Saudi Arabia is turning into another cloned country of skyscrapers and shopping centres but even in very modern lands like Japan and the United States, they still respect their historic and religious sites.

      I would love to visit some of the Arab buildings in Spain but it money means it isn’t going to happen soon.


  5. swabby429 says:

    As a lover of antiquity and the artifacts thereof, I’m saddened by this. I was unaware of these developments. Thanks.


  6. jumeirajames says:

    Well as any Saudi would tell you to your face – it’s their country, it’s their religion and it’s their culture. Your concern or otherwise is of no matter to them.


  7. Solidspine says:

    I am surprised it has not been bombed, it will be bombed.


  8. Edward Puentez says:

    The original cause is the misunderstanding that only God is worthy of reverence and not those things connected to God such as his holy places and his beloved servants. These persons who
    want to follow the footsteps of the prophet and pray at his cave, are simply following the religious nature within all humans given by God himself.

    Wahhabi Islam is similar to Protestantism in the west. Protestants defaced and destroyed any revered Catholic icons they could get their hands on and attacked the holy places.

    It ultimately comes from these people not understanding God is a person, with love for those devoted to him. God is reduced to some cold impersonal power, whose only emotion is anger and jealousy.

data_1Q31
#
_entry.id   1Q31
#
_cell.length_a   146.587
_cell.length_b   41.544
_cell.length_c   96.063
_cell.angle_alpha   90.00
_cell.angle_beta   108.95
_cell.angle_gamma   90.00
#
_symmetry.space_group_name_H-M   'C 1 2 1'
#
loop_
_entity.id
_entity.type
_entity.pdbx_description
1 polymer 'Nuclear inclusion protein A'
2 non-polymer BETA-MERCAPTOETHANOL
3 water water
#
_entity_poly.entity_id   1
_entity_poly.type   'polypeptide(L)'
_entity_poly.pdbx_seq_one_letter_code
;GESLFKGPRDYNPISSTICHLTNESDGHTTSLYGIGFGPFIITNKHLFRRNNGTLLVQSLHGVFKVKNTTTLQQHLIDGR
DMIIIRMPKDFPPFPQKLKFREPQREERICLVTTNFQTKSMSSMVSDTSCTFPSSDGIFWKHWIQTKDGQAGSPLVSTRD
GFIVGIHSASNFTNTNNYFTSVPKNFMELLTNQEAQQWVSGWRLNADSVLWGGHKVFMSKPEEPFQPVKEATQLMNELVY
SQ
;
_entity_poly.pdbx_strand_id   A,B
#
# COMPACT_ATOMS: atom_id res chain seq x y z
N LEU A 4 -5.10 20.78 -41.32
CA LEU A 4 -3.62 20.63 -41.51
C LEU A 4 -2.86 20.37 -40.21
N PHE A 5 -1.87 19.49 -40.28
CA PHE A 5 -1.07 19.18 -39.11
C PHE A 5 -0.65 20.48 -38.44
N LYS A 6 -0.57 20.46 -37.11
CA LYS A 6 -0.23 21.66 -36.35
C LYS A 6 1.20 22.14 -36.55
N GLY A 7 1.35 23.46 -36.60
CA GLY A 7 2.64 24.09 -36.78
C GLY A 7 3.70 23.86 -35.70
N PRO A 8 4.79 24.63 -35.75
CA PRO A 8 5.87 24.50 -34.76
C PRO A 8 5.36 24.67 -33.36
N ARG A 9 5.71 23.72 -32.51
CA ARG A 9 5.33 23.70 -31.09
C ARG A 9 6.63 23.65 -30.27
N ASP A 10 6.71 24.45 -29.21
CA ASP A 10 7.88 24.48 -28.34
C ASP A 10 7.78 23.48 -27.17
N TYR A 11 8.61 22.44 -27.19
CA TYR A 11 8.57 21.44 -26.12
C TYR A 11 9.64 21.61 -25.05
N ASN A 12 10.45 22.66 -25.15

It is sad to see. Turning Khadejahs home into a toilet is extremely disrespectful to the Prophet, but the fools think this is pleasing to God.


  9. Francis says:

    I’d just like to imagine what would happen to Italy’s art (I live in Italy) if a christian form of wabbabism took root here. What would happen to St Francis chuch in Assisi with its Giotto frescoes or any of the thousand-plus sanctuaries this country has? I find what is happening with historical sites in Saudi Arabia absolutely unpardonable. It’s certainly a country which won’t have any world heritage sites worth thinking about in it soon.

    Liked by 1 person

    • It is true, what a crime to humanity they are committing. Once their oil runs out they might regret not having anything to attract visitors even from Muslim nations.

      I’d dread to think what would happen in Italy if such a thing happened and what a awful impact it would have on our reputation of Italy. We’re quite fortunate considering the wars of the last century that apart from a few notable exceptions in Poland, Germany and Britain. we managed to avoid the cultural destruction in wR that the Saudis are inflicting in peace.